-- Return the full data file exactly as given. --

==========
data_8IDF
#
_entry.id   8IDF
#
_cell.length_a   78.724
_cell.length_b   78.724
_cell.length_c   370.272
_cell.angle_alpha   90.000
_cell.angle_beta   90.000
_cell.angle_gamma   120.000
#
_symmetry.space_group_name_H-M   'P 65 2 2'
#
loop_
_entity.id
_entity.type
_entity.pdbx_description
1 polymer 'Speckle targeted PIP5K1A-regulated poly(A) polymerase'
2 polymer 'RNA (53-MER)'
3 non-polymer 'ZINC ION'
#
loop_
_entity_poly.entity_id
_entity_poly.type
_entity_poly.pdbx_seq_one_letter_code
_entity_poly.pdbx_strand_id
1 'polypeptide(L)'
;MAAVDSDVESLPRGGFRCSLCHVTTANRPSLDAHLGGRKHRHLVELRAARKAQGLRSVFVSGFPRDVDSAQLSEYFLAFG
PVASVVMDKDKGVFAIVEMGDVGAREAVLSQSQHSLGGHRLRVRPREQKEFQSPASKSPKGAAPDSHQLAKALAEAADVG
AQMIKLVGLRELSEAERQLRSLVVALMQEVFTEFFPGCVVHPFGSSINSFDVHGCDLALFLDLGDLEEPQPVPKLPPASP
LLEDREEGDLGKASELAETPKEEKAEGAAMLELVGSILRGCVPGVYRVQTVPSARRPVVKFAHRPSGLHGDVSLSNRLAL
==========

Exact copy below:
data_8IDF
#
_entry.id   8IDF
#
_cell.length_a   78.724
_cell.length_b   78.724
_cell.length_c   370.272
_cell.angle_alpha   90.000
_cell.angle_beta   90.000
_cell.angle_gamma   120.000
#
_symmetry.space_group_name_H-M   'P 65 2 2'
#
loop_
_entity.id
_entity.type
_entity.pdbx_description
1 polymer 'Speckle targeted PIP5K1A-regulated poly(A) polymerase'
2 polymer 'RNA (53-MER)'
3 non-polymer 'ZINC ION'
#
loop_
_entity_poly.entity_id
_entity_poly.type
_entity_poly.pdbx_seq_one_letter_code
_entity_poly.pdbx_strand_id
1 'polypeptide(L)'
;MAAVDSDVESLPRGGFRCSLCHVTTANRPSLDAHLGGRKHRHLVELRAARKAQGLRSVFVSGFPRDVDSAQLSEYFLAFG
PVASVVMDKDKGVFAIVEMGDVGAREAVLSQSQHSLGGHRLRVRPREQKEFQSPASKSPKGAAPDSHQLAKALAEAADVG
AQMIKLVGLRELSEAERQLRSLVVALMQEVFTEFFPGCVVHPFGSSINSFDVHGCDLALFLDLGDLEEPQPVPKLPPASP
LLEDREEGDLGKASELAETPKEEKAEGAAMLELVGSILRGCVPGVYRVQTVPSARRPVVKFAHRPSGLHGDVSLSNRLAL